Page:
1. Bloomberg – The United States Federal Reserve said it will expand its holdings of long-term securities with open-ended purchases of $40 billion of mortgage debt a month in a third round of quantitative easing as it seeks to boost growth and reduce unemployment.
“If the outlook for the labor market does not improve substantially, the committee will continue its purchases of agency mortgage-backed securities, undertake additional asset purchases and employ its other policy tools as appropriate,” the Federal Open Market Committee said today in a statement at the end of a two-day meeting in Washington.
The FOMC said it would probably hold the federal funds rate near zero “at least through mid-2015.” Since January, the Fed had said the rate was likely to stay low at least through late 2014.
The central bank released its economic forecasts for growth, inflation, unemployment and interest rates over the next three years. Twelve of the Fed’s 19 policy makers said interest rates should rise for the first time in 2015.
The Fed now expects the job-market outlook to improve more swiftly by 2014, with unemployment forecast to fall to 6.7 percent to 7.3 percent, compared with 7 percent to 7.7 percent in their June projections. In 2015, unemployment will fall to 6 percent to 6.8 percent.
Growth will improve to as much as 3 percent next year and as much as 3.8 percent in 2014, up from upper estimates of 2.8 percent and 3.5 percent in their previous forecasts.
2. Europe Financial Crisis Currently in a Lull
CNBC – Europe’s four-year old debt crisis seems to be in remission. Dutch voters backed pro-euro parties in Wednesday’s poll, the German Constitutional Court gave the go-ahead for the region’s permanent bailout fund and the European Central Bank’s (ECB) latest bond program seems to be working, even before it’s begun.
Yields on Spanish and Italian bonds have fallen, the euro is at its strongest in four months against the dollar and European stocks are trading at their highest in almost a month.
The turnaround has been so dramatic that it’s allowed Spain, one of the most badly affected countries, to suggest that it may not need aid after all.
But according to Nicholas Spiro, managing director of Spiro Sovereign Strategy, even though the ECB bond plan is “working wonders,” it won’t prevent Spain from eventually seeking a bailout.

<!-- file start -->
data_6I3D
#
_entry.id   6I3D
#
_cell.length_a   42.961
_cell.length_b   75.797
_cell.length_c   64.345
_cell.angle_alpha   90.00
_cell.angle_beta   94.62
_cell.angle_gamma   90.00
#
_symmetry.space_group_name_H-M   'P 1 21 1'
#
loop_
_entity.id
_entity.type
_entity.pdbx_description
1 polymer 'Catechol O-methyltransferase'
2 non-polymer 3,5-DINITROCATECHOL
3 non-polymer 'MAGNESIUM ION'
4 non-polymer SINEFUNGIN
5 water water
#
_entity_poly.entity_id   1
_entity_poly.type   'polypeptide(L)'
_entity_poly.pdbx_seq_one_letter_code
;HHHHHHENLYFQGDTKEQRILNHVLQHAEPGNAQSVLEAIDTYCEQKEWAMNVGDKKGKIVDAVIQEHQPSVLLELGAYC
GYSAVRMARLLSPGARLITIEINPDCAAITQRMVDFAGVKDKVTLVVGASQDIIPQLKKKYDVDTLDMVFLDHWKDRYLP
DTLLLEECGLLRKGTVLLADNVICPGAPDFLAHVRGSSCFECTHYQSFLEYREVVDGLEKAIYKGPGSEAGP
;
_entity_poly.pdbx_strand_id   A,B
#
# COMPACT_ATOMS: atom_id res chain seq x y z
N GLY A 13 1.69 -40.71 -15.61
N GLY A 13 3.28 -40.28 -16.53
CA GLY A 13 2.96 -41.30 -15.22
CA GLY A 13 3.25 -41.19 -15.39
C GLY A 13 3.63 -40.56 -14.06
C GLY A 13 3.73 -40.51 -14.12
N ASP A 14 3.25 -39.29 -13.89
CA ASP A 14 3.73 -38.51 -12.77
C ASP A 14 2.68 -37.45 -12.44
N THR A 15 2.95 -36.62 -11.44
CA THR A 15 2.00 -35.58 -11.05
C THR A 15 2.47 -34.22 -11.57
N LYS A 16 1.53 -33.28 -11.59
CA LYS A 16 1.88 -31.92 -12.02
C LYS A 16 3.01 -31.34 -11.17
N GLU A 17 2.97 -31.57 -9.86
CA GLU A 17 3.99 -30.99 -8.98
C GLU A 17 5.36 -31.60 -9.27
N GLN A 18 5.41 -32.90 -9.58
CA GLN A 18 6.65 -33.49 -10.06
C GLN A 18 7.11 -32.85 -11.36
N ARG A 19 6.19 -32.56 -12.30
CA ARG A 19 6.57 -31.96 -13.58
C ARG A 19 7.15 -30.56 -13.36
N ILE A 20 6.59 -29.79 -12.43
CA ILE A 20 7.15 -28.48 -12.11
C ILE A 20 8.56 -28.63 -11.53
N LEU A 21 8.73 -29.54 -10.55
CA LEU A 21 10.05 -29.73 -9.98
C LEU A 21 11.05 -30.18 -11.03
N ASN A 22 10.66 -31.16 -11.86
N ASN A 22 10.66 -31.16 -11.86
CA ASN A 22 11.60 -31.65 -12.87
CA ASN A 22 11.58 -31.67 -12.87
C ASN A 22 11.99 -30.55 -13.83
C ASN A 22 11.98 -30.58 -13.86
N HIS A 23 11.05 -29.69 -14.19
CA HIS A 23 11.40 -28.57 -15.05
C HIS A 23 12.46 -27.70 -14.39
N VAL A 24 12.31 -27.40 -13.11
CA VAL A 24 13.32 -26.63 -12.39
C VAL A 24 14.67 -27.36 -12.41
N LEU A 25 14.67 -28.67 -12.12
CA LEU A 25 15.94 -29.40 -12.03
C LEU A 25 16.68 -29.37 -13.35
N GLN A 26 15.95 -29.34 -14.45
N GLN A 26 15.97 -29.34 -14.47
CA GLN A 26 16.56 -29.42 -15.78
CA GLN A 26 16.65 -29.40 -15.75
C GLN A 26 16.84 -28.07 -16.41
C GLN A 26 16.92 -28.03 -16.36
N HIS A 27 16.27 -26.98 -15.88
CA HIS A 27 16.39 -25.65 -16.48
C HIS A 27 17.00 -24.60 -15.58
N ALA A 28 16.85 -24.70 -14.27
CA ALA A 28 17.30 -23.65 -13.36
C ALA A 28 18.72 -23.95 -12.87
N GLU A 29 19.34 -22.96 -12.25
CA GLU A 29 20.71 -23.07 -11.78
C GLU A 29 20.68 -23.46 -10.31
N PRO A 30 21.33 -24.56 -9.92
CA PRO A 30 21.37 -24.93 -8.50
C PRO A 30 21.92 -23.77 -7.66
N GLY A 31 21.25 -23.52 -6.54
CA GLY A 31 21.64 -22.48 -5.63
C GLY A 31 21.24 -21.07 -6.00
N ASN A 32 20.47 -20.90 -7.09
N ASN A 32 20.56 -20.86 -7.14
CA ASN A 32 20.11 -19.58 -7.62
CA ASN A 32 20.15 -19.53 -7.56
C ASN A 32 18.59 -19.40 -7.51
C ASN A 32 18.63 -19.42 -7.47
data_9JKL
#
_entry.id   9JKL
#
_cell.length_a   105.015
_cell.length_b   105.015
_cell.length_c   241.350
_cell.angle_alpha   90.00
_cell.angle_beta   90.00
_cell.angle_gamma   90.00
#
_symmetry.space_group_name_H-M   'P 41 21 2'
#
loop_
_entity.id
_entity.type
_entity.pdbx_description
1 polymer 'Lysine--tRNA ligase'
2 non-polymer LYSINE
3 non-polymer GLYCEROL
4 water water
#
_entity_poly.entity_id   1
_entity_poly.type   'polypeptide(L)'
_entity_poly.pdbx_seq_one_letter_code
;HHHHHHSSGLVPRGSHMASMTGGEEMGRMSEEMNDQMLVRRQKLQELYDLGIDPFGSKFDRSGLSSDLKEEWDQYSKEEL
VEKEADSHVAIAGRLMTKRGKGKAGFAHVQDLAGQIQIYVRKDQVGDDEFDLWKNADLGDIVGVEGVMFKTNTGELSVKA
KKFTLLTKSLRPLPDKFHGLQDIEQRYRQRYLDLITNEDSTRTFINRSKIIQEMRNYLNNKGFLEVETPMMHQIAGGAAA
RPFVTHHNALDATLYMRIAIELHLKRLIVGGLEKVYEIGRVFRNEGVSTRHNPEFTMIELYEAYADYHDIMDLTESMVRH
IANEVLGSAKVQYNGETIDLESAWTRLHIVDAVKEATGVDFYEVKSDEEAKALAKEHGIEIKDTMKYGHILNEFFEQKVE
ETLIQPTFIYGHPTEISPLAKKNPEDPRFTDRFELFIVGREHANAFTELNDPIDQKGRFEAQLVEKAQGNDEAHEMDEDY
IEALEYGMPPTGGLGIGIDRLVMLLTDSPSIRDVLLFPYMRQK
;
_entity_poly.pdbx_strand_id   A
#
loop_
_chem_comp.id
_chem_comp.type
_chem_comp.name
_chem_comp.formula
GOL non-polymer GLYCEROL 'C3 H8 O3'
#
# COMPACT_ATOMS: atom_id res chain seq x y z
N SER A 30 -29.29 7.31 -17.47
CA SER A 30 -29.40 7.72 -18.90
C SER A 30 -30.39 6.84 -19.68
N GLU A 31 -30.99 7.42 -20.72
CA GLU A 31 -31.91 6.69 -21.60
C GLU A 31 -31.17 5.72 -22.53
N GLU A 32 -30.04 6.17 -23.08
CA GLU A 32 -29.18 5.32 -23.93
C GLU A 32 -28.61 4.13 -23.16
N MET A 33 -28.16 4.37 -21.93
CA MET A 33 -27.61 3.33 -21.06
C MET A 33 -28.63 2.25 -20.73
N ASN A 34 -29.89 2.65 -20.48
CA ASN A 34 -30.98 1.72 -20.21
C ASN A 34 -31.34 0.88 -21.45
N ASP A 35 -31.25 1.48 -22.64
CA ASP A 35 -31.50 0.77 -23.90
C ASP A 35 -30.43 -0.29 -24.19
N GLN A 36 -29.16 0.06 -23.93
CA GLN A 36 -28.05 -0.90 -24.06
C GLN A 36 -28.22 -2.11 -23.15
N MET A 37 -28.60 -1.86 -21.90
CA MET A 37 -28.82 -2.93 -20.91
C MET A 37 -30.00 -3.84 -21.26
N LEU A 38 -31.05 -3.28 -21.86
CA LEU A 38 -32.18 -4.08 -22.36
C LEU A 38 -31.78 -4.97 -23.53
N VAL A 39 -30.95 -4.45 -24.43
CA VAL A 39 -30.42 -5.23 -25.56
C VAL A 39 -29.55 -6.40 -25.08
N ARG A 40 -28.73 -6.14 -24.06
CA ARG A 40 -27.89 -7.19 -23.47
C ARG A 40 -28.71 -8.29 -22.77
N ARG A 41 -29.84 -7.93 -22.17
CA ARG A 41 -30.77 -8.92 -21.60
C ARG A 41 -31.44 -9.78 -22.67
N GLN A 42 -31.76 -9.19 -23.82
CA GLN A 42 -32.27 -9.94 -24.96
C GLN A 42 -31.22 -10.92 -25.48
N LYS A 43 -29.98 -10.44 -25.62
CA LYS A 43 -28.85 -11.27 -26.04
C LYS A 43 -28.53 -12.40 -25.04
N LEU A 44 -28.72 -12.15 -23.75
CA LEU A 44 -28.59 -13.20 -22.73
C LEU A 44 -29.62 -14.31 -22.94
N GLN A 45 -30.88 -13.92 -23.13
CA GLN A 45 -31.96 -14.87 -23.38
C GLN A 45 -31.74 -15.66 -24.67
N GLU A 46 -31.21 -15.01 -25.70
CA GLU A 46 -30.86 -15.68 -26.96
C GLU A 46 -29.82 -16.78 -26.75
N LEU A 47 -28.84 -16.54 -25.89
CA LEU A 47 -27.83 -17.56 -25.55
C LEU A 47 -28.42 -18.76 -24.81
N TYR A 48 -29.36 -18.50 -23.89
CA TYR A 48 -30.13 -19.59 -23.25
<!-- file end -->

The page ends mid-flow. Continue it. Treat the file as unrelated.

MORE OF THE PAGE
But Goldman analysts warned that Spain’s delay in asking for help could actually backfire, with tougher conditions imposed by the German government on a final bailout, which would worsen the crisis.
“The more the Spanish administration indulges domestic political interests and is perceived to be taking undue advantage of external support, the more explicit conditionality is likely to be demanded,” the report said.
“This is disappointing partly because it is avoidable if Spain were to accept the external support on the terms currently available,” Goldman Sachs said.
“Spain will have the opportunity in the coming weeks and months to demonstrate that it wishes to avoid these incipient risks. But we continue to believe that some of the incentives created by Mr Draghi’s preparedness to act could prove difficult to resist.”
3. CNBC – A “terrible price” will be paid for the euro zone crisis eventually, whether the European Central Bank (ECB) embarks on mass bond purchases or not, Jim Rogers, investor and co-founder of the Quantum Fund with George Soros.
Rogers, famed as a long-term commodities bull, said there was no reason to correct this stance.
“The bull market in commodities will end some day – but some day is a long way away,” he said.
“Commodities have been correcting for a while. Now everybody knows they’re throwing money into the market, and history tells you that when they do this the way to protect yourself is to own real assets whether it’s silver or rice. If the world economy gets better, I own commodities because there’s shortages developing. If it doesn’t they’re (central banks) all going to print money. It’s the wrong thing to do, but it’s all they know to do.”
The Italian prime minister has been able to stabilize the Italian economy and markets with his programs to raise taxes and cut spending as he seeks to balance the budget and rein in debt that is some 120 percent of the country’s gross domestic product.
Monti also said he is trying hard to avoid having to institute an increase in the so-called VAT tax but is continuing to raise revenue elsewhere and make labor markets more flexible. He said he’s not considering a so-called sin tax on cigarettes and alcohol.
Unions are still fighting back on cutbacks and are asking for a cut in taxes on the extra money they receive in December. Monti said there just isn’t any money for such a move.
Italy is hoping to generate economic growth so that they won’t have to swallow more austerity.